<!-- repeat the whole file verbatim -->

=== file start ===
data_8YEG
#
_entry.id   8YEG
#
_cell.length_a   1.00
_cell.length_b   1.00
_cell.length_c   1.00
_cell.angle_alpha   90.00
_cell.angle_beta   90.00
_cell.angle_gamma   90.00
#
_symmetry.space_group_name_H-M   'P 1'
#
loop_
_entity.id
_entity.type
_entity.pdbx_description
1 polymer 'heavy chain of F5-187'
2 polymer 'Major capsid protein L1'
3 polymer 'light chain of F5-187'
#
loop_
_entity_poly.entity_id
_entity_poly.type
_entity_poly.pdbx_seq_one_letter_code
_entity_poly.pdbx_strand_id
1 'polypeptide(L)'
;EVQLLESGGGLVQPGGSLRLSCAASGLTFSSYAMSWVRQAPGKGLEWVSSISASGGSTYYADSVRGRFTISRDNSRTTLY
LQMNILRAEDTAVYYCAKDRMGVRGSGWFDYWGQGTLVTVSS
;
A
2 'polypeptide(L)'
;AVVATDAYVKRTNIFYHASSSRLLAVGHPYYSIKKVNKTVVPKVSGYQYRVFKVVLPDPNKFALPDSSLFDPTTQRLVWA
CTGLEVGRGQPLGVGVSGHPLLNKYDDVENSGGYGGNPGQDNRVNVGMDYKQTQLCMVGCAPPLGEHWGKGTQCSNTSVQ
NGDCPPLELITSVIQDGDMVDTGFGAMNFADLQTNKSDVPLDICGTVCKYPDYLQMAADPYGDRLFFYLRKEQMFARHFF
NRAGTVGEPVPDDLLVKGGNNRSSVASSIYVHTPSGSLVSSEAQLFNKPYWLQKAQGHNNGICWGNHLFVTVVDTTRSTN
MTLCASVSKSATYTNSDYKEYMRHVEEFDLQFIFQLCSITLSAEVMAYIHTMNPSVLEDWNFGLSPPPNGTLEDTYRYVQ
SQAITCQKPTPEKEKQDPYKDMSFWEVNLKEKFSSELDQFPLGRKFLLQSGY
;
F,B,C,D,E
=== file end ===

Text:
data_8YEG
#
_entry.id   8YEG
#
_cell.length_a   1.00
_cell.length_b   1.00
_cell.length_c   1.00
_cell.angle_alpha   90.00
_cell.angle_beta   90.00
_cell.angle_gamma   90.00
#
_symmetry.space_group_name_H-M   'P 1'
#
loop_
_entity.id
_entity.type
_entity.pdbx_description
1 polymer 'heavy chain of F5-187'
2 polymer 'Major capsid protein L1'
3 polymer 'light chain of F5-187'
#
loop_
_entity_poly.entity_id
_entity_poly.type
_entity_poly.pdbx_seq_one_letter_code
_entity_poly.pdbx_strand_id
1 'polypeptide(L)'
;EVQLLESGGGLVQPGGSLRLSCAASGLTFSSYAMSWVRQAPGKGLEWVSSISASGGSTYYADSVRGRFTISRDNSRTTLY
LQMNILRAEDTAVYYCAKDRMGVRGSGWFDYWGQGTLVTVSS
;
A
2 'polypeptide(L)'
;AVVATDAYVKRTNIFYHASSSRLLAVGHPYYSIKKVNKTVVPKVSGYQYRVFKVVLPDPNKFALPDSSLFDPTTQRLVWA
CTGLEVGRGQPLGVGVSGHPLLNKYDDVENSGGYGGNPGQDNRVNVGMDYKQTQLCMVGCAPPLGEHWGKGTQCSNTSVQ
NGDCPPLELITSVIQDGDMVDTGFGAMNFADLQTNKSDVPLDICGTVCKYPDYLQMAADPYGDRLFFYLRKEQMFARHFF
NRAGTVGEPVPDDLLVKGGNNRSSVASSIYVHTPSGSLVSSEAQLFNKPYWLQKAQGHNNGICWGNHLFVTVVDTTRSTN
MTLCASVSKSATYTNSDYKEYMRHVEEFDLQFIFQLCSITLSAEVMAYIHTMNPSVLEDWNFGLSPPPNGTLEDTYRYVQ
SQAITCQKPTPEKEKQDPYKDMSFWEVNLKEKFSSELDQFPLGRKFLLQSGY
;
F,B,C,D,E